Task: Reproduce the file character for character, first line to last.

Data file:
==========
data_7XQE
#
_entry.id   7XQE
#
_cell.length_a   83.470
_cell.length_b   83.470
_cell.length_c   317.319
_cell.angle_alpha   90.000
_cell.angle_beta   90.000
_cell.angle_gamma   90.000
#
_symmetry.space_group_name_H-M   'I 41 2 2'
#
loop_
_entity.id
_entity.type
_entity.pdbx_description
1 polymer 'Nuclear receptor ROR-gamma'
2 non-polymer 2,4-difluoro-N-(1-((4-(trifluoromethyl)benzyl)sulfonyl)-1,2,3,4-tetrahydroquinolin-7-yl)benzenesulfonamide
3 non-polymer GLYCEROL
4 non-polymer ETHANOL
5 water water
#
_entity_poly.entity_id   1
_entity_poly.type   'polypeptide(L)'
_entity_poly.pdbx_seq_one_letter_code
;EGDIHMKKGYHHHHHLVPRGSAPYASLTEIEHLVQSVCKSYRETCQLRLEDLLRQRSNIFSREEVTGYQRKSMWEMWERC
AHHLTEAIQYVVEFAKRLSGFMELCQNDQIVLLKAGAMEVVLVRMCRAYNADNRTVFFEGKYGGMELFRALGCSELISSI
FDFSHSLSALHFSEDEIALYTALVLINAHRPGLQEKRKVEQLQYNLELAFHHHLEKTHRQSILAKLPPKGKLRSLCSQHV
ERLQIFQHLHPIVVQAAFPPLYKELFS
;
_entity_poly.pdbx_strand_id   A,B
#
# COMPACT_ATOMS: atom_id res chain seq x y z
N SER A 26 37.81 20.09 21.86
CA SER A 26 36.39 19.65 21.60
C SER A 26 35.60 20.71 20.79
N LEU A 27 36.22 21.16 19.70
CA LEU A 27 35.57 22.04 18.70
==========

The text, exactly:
data_7XQE
#
_entry.id   7XQE
#
_cell.length_a   83.470
_cell.length_b   83.470
_cell.length_c   317.319
_cell.angle_alpha   90.000
_cell.angle_beta   90.000
_cell.angle_gamma   90.000
#
_symmetry.space_group_name_H-M   'I 41 2 2'
#
loop_
_entity.id
_entity.type
_entity.pdbx_description
1 polymer 'Nuclear receptor ROR-gamma'
2 non-polymer 2,4-difluoro-N-(1-((4-(trifluoromethyl)benzyl)sulfonyl)-1,2,3,4-tetrahydroquinolin-7-yl)benzenesulfonamide
3 non-polymer GLYCEROL
4 non-polymer ETHANOL
5 water water
#
_entity_poly.entity_id   1
_entity_poly.type   'polypeptide(L)'
_entity_poly.pdbx_seq_one_letter_code
;EGDIHMKKGYHHHHHLVPRGSAPYASLTEIEHLVQSVCKSYRETCQLRLEDLLRQRSNIFSREEVTGYQRKSMWEMWERC
AHHLTEAIQYVVEFAKRLSGFMELCQNDQIVLLKAGAMEVVLVRMCRAYNADNRTVFFEGKYGGMELFRALGCSELISSI
FDFSHSLSALHFSEDEIALYTALVLINAHRPGLQEKRKVEQLQYNLELAFHHHLEKTHRQSILAKLPPKGKLRSLCSQHV
ERLQIFQHLHPIVVQAAFPPLYKELFS
;
_entity_poly.pdbx_strand_id   A,B
#
# COMPACT_ATOMS: atom_id res chain seq x y z
N SER A 26 37.81 20.09 21.86
CA SER A 26 36.39 19.65 21.60
C SER A 26 35.60 20.71 20.79
N LEU A 27 36.22 21.16 19.70
CA LEU A 27 35.57 22.04 18.70